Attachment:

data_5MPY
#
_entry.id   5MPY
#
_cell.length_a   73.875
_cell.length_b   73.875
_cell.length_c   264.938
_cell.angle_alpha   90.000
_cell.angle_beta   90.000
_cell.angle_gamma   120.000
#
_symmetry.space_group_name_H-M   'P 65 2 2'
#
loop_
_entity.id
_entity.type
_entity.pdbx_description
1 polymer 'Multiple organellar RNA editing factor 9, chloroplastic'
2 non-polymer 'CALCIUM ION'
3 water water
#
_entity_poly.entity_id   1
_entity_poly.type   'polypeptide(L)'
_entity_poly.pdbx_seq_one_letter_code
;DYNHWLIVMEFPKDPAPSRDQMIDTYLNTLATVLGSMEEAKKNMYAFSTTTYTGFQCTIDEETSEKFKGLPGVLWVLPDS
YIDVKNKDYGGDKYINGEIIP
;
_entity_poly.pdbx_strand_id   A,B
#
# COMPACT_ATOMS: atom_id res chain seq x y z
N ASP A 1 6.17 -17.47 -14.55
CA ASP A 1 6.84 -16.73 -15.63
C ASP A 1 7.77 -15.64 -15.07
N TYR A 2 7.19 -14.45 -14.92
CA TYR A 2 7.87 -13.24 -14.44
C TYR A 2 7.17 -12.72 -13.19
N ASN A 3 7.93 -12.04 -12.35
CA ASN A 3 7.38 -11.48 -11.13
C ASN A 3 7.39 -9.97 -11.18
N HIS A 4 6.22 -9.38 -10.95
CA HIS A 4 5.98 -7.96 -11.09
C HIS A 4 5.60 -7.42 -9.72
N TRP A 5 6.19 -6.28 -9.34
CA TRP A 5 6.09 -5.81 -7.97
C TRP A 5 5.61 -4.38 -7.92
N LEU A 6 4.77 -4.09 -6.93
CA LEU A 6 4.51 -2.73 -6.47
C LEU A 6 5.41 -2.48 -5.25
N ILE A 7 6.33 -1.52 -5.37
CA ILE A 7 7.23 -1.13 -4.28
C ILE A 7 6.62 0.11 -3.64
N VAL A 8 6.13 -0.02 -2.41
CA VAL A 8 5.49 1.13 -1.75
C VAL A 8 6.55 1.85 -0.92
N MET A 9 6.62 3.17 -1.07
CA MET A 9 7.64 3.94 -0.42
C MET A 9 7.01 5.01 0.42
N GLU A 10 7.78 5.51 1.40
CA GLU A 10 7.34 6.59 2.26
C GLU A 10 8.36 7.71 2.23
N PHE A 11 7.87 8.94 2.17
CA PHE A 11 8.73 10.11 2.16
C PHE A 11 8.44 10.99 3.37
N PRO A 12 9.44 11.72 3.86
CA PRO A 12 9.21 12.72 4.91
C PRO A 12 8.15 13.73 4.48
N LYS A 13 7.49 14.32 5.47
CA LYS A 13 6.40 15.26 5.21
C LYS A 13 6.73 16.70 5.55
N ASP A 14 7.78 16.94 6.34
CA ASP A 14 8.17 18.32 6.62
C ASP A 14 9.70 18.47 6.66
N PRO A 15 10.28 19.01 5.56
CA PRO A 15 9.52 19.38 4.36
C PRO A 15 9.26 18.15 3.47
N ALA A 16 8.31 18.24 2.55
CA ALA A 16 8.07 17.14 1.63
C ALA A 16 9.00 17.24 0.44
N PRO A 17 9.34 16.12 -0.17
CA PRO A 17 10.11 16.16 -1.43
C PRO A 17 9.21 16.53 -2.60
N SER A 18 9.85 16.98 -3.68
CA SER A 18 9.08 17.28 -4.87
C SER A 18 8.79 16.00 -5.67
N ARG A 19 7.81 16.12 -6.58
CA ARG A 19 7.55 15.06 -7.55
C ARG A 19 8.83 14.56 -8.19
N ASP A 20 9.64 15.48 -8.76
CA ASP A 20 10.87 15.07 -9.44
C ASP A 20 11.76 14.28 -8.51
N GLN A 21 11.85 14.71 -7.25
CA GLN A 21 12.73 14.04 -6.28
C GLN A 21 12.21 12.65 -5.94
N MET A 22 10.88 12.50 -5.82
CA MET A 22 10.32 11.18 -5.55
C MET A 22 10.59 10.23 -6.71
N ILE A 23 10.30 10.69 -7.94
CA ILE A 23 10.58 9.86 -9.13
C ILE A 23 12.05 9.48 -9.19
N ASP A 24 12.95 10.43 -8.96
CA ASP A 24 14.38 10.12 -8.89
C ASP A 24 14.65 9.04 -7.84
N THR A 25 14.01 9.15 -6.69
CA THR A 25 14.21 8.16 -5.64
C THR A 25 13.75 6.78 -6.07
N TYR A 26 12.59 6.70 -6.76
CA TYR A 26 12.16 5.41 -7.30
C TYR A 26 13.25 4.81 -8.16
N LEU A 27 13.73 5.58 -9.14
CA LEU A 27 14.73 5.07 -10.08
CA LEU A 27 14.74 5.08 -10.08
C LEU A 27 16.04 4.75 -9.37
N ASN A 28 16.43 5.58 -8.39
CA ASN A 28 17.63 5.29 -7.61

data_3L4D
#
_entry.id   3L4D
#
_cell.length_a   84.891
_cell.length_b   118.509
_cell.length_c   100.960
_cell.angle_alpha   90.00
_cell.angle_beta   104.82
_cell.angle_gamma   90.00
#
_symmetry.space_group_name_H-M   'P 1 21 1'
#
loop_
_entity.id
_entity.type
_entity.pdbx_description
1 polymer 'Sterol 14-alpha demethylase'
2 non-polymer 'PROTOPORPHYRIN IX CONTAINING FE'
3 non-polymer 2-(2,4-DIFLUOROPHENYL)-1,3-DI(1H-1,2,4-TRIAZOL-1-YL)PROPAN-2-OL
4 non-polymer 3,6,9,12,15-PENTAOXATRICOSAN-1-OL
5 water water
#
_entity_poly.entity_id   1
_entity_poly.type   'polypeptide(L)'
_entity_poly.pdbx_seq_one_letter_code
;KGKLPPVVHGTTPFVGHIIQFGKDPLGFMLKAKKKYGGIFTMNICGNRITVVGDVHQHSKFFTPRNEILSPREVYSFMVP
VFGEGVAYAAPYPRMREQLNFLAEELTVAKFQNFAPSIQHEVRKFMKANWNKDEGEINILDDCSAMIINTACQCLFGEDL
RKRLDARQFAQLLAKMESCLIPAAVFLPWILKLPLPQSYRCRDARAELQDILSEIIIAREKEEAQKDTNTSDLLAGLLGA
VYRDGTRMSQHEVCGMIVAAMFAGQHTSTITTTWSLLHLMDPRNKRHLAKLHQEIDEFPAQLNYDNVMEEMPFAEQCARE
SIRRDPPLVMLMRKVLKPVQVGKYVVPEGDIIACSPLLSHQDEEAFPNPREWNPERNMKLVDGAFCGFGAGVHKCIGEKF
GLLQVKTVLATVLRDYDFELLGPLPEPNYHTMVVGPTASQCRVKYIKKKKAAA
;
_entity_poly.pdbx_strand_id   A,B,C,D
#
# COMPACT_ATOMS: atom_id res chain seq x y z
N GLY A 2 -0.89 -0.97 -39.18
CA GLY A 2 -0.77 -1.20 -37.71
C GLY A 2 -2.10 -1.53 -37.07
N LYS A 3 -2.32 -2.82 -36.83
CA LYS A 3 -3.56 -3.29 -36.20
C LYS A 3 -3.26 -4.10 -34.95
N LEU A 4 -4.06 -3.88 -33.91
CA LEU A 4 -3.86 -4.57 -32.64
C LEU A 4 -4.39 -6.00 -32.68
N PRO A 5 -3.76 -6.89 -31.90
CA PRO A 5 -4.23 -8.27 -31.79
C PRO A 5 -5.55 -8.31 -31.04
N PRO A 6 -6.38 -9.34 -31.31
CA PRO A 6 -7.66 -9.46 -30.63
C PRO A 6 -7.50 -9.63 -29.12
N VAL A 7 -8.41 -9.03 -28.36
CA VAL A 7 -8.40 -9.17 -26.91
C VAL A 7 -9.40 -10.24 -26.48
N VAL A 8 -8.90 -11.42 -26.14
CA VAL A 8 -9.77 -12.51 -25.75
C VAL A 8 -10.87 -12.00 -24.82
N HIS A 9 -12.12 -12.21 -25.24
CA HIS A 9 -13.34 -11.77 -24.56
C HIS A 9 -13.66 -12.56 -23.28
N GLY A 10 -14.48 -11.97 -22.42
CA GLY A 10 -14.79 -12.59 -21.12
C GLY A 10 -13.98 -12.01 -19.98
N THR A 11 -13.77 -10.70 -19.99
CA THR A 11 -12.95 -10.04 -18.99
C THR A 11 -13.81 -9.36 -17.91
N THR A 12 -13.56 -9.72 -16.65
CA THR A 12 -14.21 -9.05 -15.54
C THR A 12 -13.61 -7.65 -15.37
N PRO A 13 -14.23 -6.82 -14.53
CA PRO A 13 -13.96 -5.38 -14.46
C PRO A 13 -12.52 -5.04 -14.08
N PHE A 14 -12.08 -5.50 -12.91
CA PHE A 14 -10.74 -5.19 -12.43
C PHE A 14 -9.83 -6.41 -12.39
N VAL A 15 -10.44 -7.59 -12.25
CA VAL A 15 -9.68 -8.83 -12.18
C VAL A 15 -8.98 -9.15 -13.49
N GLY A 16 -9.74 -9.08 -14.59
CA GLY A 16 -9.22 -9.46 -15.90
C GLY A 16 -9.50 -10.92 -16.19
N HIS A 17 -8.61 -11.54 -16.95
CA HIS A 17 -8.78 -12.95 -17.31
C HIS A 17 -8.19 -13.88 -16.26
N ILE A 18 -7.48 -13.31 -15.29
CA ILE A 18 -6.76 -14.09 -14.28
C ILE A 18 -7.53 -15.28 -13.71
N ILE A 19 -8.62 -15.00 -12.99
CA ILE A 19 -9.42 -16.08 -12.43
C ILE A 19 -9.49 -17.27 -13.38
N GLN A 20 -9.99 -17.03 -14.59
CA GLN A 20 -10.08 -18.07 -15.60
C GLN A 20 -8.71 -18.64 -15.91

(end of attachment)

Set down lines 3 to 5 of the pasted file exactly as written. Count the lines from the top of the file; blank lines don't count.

_entry.id   5MPY
#
_cell.length_a   73.875